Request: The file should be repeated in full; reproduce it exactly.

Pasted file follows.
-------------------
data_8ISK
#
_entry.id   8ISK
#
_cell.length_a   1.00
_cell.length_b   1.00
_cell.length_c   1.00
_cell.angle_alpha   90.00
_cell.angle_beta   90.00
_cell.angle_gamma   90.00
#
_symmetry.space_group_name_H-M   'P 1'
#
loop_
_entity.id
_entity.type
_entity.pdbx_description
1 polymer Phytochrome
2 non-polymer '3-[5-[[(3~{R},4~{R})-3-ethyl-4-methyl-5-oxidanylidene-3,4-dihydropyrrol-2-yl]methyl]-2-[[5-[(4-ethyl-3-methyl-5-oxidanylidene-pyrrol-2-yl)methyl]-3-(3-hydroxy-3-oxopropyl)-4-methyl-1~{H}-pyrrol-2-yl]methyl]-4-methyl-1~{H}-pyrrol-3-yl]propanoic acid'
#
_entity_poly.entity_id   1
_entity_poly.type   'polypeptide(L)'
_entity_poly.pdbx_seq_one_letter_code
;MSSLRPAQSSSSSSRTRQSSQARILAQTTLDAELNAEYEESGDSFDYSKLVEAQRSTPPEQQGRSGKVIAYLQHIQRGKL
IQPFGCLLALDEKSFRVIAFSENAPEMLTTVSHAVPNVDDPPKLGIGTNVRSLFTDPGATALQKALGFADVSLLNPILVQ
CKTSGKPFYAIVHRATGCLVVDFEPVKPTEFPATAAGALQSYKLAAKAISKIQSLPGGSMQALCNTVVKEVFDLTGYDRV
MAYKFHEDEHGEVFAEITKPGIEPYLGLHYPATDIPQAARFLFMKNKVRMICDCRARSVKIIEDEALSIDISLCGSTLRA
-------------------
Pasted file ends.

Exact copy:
data_8ISK
#
_entry.id   8ISK
#
_cell.length_a   1.00
_cell.length_b   1.00
_cell.length_c   1.00
_cell.angle_alpha   90.00
_cell.angle_beta   90.00
_cell.angle_gamma   90.00
#
_symmetry.space_group_name_H-M   'P 1'
#
loop_
_entity.id
_entity.type
_entity.pdbx_description
1 polymer Phytochrome
2 non-polymer '3-[5-[[(3~{R},4~{R})-3-ethyl-4-methyl-5-oxidanylidene-3,4-dihydropyrrol-2-yl]methyl]-2-[[5-[(4-ethyl-3-methyl-5-oxidanylidene-pyrrol-2-yl)methyl]-3-(3-hydroxy-3-oxopropyl)-4-methyl-1~{H}-pyrrol-2-yl]methyl]-4-methyl-1~{H}-pyrrol-3-yl]propanoic acid'
#
_entity_poly.entity_id   1
_entity_poly.type   'polypeptide(L)'
_entity_poly.pdbx_seq_one_letter_code
;MSSLRPAQSSSSSSRTRQSSQARILAQTTLDAELNAEYEESGDSFDYSKLVEAQRSTPPEQQGRSGKVIAYLQHIQRGKL
IQPFGCLLALDEKSFRVIAFSENAPEMLTTVSHAVPNVDDPPKLGIGTNVRSLFTDPGATALQKALGFADVSLLNPILVQ
CKTSGKPFYAIVHRATGCLVVDFEPVKPTEFPATAAGALQSYKLAAKAISKIQSLPGGSMQALCNTVVKEVFDLTGYDRV
MAYKFHEDEHGEVFAEITKPGIEPYLGLHYPATDIPQAARFLFMKNKVRMICDCRARSVKIIEDEALSIDISLCGSTLRA